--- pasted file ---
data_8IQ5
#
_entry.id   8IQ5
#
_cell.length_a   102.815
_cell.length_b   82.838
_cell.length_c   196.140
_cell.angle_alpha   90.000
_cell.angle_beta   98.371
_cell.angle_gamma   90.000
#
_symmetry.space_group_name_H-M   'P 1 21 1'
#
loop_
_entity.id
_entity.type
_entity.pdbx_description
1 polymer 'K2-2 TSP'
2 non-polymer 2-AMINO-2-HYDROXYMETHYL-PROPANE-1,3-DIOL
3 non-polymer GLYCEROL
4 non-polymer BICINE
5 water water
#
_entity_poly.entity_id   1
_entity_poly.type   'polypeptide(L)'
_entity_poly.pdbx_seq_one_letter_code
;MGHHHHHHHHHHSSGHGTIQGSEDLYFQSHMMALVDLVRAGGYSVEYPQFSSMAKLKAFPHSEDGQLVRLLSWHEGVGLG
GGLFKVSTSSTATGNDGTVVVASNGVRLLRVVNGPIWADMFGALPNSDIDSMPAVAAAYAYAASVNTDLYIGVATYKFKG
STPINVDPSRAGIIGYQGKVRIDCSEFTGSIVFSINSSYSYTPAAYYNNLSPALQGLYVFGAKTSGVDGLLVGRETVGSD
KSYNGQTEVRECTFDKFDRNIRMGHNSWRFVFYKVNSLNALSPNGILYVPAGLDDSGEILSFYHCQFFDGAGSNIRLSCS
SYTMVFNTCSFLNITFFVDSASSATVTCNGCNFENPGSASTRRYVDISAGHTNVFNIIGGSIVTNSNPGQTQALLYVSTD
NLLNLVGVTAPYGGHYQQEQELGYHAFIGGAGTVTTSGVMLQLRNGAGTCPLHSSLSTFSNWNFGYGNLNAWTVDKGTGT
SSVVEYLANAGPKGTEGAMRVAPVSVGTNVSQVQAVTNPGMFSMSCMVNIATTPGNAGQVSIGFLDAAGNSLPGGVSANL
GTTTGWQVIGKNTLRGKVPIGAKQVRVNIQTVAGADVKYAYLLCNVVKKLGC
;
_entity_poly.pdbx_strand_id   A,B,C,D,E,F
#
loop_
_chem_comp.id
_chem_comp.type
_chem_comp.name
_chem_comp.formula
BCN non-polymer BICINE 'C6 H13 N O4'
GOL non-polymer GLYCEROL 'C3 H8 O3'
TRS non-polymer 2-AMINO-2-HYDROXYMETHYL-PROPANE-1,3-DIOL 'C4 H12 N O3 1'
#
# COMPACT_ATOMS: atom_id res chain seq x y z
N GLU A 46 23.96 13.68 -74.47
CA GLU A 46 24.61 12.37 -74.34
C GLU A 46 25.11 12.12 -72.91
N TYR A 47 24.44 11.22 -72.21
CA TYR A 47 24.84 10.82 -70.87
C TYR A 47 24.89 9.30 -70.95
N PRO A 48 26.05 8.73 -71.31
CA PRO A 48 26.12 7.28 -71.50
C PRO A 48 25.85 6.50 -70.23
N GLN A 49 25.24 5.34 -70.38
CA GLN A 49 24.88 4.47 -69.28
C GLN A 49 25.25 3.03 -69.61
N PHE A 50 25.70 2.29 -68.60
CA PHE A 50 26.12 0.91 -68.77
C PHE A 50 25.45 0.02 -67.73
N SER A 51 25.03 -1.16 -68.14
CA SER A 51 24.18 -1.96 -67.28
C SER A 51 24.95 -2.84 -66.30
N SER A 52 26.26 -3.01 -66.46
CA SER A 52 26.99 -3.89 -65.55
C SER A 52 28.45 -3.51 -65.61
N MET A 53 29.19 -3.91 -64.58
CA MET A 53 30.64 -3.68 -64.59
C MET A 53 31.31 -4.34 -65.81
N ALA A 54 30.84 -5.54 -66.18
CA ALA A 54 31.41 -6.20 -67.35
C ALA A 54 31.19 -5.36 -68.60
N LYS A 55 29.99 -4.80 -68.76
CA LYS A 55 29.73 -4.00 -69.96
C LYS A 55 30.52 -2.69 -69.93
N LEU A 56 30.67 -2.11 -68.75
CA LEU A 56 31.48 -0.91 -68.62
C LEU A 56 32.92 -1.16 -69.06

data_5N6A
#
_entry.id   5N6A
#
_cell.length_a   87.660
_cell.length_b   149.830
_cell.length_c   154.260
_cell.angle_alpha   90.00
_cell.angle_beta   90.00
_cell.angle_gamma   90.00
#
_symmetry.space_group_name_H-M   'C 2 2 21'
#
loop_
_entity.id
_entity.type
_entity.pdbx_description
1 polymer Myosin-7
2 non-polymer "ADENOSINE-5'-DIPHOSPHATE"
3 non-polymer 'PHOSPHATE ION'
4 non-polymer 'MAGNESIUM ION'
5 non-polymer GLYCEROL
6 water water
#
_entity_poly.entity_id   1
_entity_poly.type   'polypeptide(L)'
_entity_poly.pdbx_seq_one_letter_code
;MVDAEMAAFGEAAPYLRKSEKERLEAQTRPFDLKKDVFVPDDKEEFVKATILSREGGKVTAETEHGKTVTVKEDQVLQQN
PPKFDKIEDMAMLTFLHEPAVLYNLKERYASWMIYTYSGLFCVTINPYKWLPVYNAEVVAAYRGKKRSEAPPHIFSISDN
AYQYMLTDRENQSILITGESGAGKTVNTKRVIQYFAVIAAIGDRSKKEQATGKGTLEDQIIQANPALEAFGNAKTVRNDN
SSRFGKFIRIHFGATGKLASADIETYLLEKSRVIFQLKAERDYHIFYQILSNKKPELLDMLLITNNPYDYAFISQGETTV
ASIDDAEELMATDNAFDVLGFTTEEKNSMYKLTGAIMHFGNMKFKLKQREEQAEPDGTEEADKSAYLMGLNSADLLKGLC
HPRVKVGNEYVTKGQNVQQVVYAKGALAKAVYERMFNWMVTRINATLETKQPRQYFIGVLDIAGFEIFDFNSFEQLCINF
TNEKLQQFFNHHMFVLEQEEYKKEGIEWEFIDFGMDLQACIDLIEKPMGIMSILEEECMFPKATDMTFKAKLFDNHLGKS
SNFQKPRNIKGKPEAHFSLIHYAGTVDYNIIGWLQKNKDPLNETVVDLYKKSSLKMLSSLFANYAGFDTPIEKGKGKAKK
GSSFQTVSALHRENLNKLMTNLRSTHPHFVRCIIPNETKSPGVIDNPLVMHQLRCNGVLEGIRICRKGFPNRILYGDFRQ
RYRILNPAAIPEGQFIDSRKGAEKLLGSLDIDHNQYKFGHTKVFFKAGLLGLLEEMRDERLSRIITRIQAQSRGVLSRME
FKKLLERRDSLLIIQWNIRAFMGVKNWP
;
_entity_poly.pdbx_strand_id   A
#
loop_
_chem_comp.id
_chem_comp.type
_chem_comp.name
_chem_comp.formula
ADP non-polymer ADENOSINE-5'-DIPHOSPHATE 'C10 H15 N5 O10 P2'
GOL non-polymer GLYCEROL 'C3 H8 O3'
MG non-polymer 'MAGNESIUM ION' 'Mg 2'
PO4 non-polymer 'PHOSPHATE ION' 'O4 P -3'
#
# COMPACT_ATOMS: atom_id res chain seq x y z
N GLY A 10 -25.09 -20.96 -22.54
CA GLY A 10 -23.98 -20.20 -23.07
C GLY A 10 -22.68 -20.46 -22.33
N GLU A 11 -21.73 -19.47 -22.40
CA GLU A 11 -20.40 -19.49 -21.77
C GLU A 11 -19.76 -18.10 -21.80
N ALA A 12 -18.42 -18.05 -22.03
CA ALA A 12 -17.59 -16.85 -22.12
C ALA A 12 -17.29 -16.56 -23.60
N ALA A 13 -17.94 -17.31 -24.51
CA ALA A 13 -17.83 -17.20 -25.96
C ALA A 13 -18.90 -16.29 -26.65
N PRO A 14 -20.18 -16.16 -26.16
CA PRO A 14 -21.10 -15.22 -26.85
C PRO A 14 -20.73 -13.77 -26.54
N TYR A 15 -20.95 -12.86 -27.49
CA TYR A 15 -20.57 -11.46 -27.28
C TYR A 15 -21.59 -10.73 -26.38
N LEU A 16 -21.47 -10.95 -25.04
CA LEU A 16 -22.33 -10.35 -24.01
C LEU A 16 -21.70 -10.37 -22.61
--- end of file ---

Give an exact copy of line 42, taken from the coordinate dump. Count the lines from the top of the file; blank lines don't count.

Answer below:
_chem_comp.formula